After the excitement of all the superb birds at Oare Marshes we decided to head to Godmersham via a brief stop at Chilham where AE heard a singing Firecrest.
A look over the bridge at Godmersham produced 2 Grey Wagtails busy with beaks full of food for their unseen young, no sign of any Mandarins today though.
I decided to drive around to the church in the hope of seeing Little Owl & Spotted Flycatcher , AE walked from the bridge and phoned me to say he had found a Spotted Flycatcher, so i headed back and had decent views of the Spotted Flycatcher on top of a roof and then on top of a nearby tree.
On Saturday the 8th May we headed to Old Ferry Road on the Isle of Sheppy in the hope of seeing the Cattle Egrets that had taken up residence there over the last few weeks.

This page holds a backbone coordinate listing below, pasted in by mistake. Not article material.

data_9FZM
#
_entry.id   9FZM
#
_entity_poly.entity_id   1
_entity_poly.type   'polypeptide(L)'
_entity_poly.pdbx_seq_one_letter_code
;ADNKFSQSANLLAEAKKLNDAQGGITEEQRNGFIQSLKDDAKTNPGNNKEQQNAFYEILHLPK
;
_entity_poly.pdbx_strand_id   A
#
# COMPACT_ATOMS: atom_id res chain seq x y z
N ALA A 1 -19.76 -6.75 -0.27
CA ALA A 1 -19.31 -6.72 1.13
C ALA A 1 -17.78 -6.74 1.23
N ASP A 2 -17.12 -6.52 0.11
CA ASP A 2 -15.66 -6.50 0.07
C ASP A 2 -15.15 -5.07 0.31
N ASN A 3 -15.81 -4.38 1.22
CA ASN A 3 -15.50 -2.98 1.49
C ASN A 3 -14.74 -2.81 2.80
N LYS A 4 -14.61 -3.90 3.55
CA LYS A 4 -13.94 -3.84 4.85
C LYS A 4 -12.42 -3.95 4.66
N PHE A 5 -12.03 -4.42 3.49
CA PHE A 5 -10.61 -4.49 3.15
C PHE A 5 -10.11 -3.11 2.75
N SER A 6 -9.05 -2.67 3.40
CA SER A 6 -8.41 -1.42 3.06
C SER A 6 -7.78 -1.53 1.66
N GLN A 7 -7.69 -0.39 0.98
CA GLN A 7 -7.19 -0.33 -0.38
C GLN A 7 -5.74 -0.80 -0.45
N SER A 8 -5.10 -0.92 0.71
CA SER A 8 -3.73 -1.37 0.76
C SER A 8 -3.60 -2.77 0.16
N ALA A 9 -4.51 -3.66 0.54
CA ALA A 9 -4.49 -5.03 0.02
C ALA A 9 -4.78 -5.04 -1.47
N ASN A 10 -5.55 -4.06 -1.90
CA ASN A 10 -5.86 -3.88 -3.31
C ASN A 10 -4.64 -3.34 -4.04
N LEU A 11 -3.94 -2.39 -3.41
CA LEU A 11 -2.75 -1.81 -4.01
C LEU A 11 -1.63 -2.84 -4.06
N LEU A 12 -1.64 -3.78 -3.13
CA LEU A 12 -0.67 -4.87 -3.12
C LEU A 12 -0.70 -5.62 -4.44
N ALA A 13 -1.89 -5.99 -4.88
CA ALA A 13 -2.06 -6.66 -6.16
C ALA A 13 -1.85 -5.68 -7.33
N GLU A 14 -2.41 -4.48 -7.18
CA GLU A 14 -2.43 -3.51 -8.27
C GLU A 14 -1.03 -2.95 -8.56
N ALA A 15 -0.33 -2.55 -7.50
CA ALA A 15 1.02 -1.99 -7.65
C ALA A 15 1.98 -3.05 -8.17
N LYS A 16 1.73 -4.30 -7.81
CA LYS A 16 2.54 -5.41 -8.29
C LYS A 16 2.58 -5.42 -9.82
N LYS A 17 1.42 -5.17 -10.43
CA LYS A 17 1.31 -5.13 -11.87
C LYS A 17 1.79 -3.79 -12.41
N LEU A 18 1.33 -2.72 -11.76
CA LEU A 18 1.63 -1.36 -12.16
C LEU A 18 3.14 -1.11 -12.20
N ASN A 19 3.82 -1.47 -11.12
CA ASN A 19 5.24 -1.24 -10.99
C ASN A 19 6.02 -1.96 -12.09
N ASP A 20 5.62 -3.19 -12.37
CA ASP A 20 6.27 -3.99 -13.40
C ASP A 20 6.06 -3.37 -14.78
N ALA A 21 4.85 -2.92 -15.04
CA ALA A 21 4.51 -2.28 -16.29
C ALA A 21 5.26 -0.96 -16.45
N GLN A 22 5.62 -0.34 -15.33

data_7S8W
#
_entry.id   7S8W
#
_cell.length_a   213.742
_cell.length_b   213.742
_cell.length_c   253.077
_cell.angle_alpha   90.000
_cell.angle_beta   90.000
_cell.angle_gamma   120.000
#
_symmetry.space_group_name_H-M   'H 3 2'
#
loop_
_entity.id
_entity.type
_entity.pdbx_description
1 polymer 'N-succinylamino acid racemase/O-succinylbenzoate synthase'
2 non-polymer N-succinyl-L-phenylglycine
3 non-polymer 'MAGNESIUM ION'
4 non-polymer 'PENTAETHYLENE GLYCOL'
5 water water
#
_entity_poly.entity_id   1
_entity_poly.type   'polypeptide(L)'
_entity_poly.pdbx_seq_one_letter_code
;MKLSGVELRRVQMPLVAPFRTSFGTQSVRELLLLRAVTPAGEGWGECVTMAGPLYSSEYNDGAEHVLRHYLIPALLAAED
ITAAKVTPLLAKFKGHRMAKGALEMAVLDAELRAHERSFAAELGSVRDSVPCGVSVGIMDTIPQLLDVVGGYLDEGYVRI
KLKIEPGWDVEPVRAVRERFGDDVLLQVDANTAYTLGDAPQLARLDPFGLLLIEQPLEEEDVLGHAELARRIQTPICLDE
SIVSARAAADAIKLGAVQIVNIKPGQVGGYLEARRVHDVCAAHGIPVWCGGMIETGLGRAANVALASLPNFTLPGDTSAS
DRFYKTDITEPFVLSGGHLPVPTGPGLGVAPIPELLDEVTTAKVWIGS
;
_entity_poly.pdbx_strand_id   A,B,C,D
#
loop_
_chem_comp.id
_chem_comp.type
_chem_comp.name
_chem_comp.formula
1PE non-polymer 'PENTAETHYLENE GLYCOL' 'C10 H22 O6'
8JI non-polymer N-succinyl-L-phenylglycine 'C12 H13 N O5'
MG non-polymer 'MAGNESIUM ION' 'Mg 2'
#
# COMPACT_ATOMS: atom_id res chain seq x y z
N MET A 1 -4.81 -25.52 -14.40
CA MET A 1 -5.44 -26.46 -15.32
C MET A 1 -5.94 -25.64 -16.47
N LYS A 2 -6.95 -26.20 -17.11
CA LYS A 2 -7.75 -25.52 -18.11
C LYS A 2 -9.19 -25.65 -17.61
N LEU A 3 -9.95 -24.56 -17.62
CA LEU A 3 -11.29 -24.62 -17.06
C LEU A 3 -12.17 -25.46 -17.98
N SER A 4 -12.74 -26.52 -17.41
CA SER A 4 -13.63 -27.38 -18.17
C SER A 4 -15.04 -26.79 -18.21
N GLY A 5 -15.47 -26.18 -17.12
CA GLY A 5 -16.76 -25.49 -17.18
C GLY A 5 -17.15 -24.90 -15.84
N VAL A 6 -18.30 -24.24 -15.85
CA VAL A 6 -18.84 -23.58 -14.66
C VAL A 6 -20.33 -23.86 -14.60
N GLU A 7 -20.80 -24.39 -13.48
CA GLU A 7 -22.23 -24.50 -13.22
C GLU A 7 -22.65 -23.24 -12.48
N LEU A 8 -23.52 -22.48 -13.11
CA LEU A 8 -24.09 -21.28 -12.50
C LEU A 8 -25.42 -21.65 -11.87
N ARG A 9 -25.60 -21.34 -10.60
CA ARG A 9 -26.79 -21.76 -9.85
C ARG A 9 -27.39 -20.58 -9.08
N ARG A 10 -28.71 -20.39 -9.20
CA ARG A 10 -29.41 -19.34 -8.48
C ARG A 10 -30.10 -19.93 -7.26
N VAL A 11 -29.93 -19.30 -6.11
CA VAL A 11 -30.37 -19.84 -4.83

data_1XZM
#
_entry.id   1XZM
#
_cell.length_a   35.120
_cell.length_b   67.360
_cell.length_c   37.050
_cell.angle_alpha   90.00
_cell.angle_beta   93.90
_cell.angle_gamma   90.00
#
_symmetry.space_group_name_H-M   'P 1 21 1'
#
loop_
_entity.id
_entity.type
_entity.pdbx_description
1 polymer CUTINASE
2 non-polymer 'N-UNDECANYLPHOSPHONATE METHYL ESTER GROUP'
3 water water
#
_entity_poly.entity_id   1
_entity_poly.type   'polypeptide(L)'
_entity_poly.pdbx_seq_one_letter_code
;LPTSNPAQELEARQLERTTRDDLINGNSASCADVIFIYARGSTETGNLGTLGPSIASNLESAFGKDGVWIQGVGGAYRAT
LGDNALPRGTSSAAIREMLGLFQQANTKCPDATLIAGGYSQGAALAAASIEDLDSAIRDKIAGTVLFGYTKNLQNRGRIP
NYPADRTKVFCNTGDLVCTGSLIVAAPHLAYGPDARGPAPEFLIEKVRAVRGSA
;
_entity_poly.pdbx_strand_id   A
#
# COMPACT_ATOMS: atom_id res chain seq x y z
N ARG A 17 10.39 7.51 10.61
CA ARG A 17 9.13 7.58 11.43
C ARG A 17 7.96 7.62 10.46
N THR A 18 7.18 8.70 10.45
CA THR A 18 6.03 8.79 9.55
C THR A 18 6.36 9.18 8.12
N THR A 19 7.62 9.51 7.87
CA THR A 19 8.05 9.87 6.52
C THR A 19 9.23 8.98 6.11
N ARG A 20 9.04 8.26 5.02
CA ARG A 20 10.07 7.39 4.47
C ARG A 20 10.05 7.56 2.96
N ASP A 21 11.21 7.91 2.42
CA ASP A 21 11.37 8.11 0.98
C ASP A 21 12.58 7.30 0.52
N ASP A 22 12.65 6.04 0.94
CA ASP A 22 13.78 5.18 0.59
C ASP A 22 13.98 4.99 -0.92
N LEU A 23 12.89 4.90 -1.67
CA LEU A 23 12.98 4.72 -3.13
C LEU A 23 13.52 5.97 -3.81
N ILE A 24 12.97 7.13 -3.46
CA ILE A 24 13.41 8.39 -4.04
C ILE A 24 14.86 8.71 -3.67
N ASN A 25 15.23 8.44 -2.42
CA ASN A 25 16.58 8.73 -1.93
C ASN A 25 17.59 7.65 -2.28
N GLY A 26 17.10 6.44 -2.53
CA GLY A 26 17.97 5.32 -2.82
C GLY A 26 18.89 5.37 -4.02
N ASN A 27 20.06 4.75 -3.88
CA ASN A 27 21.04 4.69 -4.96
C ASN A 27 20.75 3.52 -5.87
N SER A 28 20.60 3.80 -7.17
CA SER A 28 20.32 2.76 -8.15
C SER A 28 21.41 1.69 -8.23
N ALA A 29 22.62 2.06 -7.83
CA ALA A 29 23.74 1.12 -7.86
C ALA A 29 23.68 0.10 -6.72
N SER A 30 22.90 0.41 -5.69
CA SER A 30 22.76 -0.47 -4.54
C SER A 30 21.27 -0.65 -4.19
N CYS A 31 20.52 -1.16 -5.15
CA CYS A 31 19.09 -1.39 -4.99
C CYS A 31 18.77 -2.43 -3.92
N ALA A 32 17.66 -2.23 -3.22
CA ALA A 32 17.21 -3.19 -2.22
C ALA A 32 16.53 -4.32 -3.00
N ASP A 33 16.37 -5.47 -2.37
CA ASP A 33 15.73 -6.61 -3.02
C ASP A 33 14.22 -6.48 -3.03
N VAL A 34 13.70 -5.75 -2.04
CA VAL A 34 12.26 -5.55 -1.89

As we came over the old bridge we could see in the distance at least 3 Cattle Egrets and as we eventually pulled up along the road a further 2 birds flew in making a total of 5 Cattle Egrets !!
3 of the 5 Cattle Egrets.
These birds were in superb breeding plumage and one bird in particular was much further advanced in it's plumage, they came very close at times (we stayed in the car) and on occasion they would get flushed by a Marsh Harrier , they would then fly around and eventually would return to their favoured field.
Having a fly around.
Here are a small selection of photos :
On checking my bird notes these Cattle Egrets are surprisingly the first ones i have ever seen on the Isle of Sheppy.
A day trip was planned in Surrey on the 1st May, starting off at Puttenham Common, i had never been to this site before and we were really trying to get lucky with the Wood Warbler that had set up a territory within the Common.
Silvery white underparts .